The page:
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Digital Ads. If you are marketing digitally, make four ads for use in the digital space. Statement (headline) is already written. This headline goes on top of each of the four images. It clicks through to your calendar page, blog, or news.

With just four images and three small pieces of text, you’ve armed yourself with a multi-channel campaign that will generate a flurry of activity. If you do direct mail or place ads in print, they should contain these very same components, generating a cohesive, recognizable identity system for your event.

Choosing Visual Elements that Drive Impact

Optimization is a word that marketers overuse. Put simply, it means we try and then test, rework and try again. Like medicine, marketing is a practice, and one that is finely honed over time.

On the first day of a campaign, any great marketer has put a lot of thought into audience segments, content artifacts and visuals. They’ve described, in painstaking detail, just how the campaign will go to market, launch, and convert. Landing pages or sections of a website have been built to collect and inspire action for users. This level of detail can’t be overlooked whenever a campaign is crafted, otherwise the conversions we all hope will come surely fall short.

But how does one know when a marketing effort requires new creative? At Advance 360, we often say that gut isn’t a strategy. Just because you feel that a piece of creative isn’t effective doesn’t make it so.

No campaign is ever as inefficient as it is on day one.

Ideas about Changing Creative to Entice Engagement


Consider using animation to highlight certain portions of the imagery or text. In this example, the ad’s behavior draws the eye and entices more interaction. In this case, the example is around casting for a local theatre’s upcoming performance. Notice how the ad, in the first position, is largely black and white. While appealing, it is positively illuminated when changing color. The contrast in the before and after views as well as in the difference surrounding the content is engaging and enticing.


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In this initial set of creative ad units our designer captured the concept of “a transparent experience.” Our clients were hopeful for units that truly told a story of building trust with their organization. They wanted their ad units to speak the way they spoke, and illustrated the many ways that they were available to talk. In this case, the artist chose white and pale grey as a way to illustrate this.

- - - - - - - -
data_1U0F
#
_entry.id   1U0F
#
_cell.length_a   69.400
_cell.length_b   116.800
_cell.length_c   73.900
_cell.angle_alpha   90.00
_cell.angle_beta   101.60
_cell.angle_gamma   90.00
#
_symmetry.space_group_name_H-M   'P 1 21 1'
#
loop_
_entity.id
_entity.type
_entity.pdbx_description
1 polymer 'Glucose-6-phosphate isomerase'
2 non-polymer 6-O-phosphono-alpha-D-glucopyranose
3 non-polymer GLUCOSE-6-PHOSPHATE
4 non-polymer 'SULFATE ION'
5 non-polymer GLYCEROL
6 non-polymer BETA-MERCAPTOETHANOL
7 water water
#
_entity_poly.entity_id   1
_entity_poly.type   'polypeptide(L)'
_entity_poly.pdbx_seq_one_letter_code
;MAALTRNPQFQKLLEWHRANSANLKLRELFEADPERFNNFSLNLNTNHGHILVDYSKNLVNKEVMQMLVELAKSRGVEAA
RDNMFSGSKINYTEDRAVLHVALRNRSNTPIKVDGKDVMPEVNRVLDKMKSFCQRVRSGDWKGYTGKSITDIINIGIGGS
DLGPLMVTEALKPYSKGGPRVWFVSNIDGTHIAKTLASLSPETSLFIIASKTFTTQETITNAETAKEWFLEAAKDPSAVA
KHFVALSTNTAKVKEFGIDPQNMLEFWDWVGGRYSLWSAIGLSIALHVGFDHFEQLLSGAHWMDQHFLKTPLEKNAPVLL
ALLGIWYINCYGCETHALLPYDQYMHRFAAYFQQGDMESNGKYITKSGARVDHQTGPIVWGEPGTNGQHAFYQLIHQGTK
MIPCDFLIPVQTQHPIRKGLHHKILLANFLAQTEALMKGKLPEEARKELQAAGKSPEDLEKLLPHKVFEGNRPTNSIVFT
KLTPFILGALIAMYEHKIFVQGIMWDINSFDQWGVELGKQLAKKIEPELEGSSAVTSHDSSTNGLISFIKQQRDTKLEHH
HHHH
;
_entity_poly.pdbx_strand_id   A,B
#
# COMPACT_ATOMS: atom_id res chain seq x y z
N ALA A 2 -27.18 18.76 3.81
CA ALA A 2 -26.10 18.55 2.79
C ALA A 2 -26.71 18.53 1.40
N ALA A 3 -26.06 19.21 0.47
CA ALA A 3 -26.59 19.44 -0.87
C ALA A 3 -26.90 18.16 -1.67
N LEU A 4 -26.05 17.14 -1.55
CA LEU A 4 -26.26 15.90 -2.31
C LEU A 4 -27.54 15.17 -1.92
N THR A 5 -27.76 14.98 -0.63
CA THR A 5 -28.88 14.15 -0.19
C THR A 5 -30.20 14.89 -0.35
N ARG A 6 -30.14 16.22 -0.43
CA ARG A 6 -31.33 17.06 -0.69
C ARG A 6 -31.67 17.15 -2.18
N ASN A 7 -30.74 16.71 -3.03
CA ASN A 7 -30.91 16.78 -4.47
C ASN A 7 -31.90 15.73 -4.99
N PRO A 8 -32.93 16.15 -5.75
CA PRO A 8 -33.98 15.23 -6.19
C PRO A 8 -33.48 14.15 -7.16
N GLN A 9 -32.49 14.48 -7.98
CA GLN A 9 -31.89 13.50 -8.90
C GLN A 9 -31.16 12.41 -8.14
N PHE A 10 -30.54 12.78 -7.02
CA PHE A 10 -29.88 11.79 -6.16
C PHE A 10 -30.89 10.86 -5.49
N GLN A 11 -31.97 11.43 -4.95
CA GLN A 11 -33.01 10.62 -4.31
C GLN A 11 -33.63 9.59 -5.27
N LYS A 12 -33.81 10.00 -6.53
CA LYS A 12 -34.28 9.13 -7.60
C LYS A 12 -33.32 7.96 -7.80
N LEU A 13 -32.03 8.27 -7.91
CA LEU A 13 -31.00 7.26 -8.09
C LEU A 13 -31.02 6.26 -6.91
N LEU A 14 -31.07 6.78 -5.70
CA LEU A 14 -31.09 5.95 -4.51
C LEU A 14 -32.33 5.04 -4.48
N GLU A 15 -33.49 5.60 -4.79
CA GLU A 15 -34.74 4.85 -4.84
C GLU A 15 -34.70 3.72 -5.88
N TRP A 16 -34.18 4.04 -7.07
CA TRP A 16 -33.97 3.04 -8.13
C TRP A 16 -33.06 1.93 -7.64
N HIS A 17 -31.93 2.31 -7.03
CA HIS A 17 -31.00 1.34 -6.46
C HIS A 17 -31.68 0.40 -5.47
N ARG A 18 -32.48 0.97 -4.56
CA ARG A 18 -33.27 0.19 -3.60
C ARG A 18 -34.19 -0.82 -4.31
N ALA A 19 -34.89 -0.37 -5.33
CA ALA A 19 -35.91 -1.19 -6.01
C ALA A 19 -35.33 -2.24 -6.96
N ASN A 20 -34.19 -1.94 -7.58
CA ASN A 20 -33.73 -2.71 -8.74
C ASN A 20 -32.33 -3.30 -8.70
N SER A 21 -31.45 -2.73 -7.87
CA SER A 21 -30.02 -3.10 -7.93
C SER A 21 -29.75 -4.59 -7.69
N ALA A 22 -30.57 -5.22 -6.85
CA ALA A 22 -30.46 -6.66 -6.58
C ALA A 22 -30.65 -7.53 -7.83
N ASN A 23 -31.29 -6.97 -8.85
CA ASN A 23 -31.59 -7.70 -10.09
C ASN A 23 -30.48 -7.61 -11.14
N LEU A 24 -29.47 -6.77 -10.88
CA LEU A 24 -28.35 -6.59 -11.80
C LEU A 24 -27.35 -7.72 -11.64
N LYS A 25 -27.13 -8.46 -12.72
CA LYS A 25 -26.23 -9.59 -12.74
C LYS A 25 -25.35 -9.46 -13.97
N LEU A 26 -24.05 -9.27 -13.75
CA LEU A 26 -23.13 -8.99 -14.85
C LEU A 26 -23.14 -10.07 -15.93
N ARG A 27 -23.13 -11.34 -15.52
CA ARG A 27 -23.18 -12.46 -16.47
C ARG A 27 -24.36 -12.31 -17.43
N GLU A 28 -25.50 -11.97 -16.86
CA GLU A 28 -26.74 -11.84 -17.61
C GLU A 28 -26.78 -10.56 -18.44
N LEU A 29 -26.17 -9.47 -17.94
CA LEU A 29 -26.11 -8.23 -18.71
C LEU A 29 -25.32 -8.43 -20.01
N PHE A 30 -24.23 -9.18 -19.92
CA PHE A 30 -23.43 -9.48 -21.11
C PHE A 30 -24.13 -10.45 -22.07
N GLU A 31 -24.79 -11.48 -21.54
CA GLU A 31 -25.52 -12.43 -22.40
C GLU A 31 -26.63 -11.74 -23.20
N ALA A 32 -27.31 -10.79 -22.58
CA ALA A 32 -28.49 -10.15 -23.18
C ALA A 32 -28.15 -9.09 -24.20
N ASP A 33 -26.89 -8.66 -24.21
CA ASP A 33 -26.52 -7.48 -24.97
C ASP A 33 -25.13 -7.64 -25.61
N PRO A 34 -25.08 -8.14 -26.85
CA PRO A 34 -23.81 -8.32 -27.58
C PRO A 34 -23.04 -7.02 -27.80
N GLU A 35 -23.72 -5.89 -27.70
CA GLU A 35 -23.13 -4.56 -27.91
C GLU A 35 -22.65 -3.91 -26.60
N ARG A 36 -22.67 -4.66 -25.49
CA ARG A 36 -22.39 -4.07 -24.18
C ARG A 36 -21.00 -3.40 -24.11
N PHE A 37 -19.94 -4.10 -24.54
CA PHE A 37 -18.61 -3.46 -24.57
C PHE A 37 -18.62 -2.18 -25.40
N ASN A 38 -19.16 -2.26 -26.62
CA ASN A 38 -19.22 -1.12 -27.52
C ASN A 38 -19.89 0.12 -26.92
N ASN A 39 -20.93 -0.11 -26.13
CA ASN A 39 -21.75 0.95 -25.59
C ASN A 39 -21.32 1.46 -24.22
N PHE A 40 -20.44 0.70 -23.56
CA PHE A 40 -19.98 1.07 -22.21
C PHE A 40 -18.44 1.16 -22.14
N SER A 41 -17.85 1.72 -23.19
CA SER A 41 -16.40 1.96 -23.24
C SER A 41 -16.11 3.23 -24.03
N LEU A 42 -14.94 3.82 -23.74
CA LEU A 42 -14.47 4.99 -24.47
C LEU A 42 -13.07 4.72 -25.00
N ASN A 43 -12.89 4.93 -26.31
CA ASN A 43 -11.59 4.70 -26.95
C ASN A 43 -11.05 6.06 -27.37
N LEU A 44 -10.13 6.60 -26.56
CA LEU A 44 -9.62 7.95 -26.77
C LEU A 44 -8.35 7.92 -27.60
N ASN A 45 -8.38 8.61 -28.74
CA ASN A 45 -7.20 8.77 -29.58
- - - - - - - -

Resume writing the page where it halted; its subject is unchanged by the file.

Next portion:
As this campaign progressed to a place wherein it was clear that clients understood and accepted this transparency as part of the brand, the use of transparent panels was a natural next step. Lacing multicolored, ombre panels over and behind the subject matter created a new, more colorful take on the ad units and the experience.


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When building material to live online, we must keep in mind the native space and how the web world is built. Crafted to fit together like building blocks, with one bumping up to the next in repeated grids, ad units can begin to look like wallpaper. Consider any design element that disrupts that concept, creating negative space to be interruptive to the eye.


Baby Boomers prefer more “meat” in their advertisements, and are not hindered by greater detail. Millennials, by contrast, prefer modern looks with a great deal of negative space. Generation Z needs us to break up swaths of text with icons, graphics, or images with a greater frequency than any generation that came before them. We don’t need to buy an ad space and display a single ad unit anymore. Split your audience types, and serve each their own ads.


Review the campaign’s performance. Is it pacing properly to achieve the number of impressions needed to create lift?

Are the audience segments well refined? Too broad and you aren’t maximizing your spend — instead wasting marketing dollars, hopeful that the wrong audience will engage.

Are you properly identifying behaviors that indicate a consumer is ready for more? In the engagement phase, use pixels wisely to remessage those that are already raising their hands.

Don’t concentrate on clicks. A solid CTR is a great thing to have, especially since true attribution is so rare. But don’t rely on this metric as the sole proof that a campaign is working. If organic traffic is noticeably up, your campaign is creating the awareness you desire, even if it isn’t seen in the direct click through.

These optimizations aren’t the only ones that should be considered. But these small adjustments in a design strategy can garner big results. Don’t adjust too frequently, or you won’t know when changed direction created impact. But don’t miss out on the chance to optimize creative for better performance.

6 Reasons to Rebrand your Business

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You Have Changed, but Your Image Hasn’t

Life happens at a fast clip, and your brand matures with every deal. If your brand promise, products or services have changed in time but your brand hasn’t kept up, it may be time.

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You Aren't Memorable